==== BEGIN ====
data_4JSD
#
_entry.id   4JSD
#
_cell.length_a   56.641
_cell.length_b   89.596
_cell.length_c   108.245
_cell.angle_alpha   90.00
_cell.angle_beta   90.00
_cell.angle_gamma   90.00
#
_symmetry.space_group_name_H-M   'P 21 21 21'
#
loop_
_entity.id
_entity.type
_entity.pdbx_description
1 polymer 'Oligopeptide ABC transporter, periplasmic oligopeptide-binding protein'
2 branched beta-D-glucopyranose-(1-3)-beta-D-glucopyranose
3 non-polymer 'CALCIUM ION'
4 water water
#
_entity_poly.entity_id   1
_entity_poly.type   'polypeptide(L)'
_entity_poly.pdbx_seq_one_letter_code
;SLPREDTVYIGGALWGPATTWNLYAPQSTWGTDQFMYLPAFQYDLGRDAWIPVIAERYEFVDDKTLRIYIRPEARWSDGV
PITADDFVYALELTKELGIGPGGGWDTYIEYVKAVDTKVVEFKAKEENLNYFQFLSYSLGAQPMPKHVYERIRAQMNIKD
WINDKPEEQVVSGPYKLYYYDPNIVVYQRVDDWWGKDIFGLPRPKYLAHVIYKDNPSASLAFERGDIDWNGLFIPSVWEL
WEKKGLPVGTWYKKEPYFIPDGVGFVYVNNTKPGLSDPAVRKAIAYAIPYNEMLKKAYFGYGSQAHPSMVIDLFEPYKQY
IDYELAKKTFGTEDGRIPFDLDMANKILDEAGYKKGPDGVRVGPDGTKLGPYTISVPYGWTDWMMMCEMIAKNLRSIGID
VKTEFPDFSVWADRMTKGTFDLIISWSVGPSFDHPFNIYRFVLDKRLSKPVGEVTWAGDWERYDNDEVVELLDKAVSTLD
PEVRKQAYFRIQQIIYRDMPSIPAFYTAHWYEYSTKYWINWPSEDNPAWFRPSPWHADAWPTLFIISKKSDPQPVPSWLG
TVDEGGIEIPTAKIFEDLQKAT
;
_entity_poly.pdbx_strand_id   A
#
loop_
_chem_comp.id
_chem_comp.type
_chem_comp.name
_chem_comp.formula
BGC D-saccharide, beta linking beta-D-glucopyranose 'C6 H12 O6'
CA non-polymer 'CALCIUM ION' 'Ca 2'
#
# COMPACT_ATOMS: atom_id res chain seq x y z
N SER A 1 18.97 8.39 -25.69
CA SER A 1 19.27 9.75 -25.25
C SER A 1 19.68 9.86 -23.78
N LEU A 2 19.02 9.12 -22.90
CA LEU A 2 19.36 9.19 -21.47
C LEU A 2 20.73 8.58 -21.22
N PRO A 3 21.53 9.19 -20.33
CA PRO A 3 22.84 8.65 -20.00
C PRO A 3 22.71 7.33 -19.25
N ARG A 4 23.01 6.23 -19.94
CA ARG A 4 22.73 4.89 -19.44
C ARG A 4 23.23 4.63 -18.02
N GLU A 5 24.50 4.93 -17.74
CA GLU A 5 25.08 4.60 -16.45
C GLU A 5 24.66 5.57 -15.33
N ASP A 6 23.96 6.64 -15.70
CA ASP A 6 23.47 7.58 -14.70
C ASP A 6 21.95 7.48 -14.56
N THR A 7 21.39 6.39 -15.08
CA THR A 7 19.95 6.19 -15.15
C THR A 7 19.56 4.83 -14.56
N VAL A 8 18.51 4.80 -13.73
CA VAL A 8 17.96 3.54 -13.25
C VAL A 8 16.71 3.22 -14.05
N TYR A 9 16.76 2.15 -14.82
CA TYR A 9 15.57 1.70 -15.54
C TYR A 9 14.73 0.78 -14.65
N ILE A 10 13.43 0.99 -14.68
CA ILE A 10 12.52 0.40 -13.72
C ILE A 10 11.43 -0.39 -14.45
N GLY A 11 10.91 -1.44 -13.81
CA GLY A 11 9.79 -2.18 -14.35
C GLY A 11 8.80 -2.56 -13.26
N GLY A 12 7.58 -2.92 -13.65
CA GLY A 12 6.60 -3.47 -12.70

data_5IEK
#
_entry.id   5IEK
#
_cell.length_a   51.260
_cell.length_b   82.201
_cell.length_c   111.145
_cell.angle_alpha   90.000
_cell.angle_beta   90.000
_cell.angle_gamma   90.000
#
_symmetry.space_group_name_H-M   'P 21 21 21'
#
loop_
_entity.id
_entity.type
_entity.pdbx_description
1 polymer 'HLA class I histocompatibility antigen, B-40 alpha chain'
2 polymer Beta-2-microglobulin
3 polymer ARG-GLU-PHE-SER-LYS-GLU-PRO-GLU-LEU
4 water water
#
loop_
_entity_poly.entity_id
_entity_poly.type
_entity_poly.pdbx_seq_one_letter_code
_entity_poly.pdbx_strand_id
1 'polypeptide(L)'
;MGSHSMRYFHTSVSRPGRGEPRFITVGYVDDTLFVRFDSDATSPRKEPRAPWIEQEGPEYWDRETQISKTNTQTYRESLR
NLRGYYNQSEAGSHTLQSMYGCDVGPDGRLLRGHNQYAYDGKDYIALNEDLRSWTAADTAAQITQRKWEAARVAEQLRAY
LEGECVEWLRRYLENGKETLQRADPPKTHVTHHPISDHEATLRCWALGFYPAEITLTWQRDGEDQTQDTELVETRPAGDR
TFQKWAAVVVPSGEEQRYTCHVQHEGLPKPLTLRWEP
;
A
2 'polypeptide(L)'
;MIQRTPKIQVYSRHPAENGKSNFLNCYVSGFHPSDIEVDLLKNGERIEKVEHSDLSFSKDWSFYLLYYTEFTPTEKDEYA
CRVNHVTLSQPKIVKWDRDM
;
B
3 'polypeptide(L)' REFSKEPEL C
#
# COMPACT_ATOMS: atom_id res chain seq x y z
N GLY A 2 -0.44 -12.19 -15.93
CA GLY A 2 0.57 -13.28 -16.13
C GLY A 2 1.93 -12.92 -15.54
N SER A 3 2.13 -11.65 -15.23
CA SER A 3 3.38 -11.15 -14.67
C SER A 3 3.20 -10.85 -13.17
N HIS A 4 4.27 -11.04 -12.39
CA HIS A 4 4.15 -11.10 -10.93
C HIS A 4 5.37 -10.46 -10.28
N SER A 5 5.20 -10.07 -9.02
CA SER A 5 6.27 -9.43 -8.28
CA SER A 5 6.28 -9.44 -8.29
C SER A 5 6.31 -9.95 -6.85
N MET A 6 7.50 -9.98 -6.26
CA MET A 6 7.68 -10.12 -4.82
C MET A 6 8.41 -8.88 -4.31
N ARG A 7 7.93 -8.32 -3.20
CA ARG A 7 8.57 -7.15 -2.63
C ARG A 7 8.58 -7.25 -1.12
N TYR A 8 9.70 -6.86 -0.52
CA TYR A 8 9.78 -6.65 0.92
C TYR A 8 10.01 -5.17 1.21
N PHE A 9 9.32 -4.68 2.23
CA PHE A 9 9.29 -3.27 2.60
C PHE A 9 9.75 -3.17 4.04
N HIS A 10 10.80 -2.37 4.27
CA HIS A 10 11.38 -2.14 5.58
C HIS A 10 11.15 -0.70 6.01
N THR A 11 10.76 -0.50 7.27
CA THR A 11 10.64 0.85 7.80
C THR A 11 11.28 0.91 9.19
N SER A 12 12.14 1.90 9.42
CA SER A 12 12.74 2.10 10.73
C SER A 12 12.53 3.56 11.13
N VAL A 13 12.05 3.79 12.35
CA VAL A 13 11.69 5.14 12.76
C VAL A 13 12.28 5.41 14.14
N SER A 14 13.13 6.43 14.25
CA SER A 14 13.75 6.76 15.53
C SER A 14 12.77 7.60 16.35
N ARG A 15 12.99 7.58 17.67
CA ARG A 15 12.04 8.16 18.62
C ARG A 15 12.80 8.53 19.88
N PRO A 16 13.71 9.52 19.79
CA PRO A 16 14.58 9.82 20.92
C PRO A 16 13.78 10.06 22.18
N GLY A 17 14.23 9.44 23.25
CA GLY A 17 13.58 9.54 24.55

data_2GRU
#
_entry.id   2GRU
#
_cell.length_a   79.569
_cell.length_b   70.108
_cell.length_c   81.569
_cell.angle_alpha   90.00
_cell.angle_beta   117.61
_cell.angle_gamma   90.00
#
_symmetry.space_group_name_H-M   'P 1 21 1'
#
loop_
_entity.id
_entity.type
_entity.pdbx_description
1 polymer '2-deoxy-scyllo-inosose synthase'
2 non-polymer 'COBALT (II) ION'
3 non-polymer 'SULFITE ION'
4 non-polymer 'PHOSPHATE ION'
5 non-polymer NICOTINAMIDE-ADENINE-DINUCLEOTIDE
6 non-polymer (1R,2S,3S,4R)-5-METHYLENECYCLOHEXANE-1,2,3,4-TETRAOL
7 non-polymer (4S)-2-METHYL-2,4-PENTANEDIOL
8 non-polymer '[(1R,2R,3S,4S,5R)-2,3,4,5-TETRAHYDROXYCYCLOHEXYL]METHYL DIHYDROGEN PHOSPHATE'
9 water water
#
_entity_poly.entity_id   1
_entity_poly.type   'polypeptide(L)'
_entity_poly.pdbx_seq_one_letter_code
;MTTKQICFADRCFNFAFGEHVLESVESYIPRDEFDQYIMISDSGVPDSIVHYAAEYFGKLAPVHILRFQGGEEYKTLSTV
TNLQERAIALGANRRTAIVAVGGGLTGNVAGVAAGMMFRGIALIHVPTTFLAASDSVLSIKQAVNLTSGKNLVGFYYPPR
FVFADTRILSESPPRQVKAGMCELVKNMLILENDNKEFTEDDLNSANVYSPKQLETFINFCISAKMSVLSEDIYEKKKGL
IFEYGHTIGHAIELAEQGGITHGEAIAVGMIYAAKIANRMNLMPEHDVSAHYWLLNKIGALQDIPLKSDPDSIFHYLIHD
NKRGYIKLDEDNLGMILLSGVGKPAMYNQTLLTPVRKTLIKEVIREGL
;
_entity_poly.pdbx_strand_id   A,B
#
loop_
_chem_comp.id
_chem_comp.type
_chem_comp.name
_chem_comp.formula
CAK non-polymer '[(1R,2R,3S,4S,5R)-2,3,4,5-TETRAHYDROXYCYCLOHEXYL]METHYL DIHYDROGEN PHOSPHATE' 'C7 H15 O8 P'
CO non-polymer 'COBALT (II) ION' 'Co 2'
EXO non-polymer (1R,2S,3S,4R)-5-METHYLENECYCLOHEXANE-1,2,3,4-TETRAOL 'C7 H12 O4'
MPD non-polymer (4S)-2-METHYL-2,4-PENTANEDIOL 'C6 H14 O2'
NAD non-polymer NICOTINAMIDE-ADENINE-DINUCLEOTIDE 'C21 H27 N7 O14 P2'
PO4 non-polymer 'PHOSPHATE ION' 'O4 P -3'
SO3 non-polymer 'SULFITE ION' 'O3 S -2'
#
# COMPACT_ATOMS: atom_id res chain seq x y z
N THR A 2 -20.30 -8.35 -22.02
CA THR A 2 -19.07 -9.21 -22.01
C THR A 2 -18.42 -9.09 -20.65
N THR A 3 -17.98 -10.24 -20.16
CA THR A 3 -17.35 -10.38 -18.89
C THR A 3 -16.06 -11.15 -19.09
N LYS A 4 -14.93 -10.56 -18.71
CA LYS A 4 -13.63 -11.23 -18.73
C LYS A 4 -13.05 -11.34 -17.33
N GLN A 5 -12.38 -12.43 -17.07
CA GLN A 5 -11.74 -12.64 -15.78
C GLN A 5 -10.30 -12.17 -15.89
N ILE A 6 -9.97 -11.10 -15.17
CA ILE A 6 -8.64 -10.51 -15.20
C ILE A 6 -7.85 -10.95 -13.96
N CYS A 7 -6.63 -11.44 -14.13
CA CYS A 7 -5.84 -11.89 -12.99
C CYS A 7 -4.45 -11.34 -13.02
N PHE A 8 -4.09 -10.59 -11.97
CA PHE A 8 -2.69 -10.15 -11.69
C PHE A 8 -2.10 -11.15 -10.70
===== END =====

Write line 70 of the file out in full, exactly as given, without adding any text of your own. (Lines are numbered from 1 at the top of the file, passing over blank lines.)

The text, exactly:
N TYR A 9 16.76 2.15 -14.82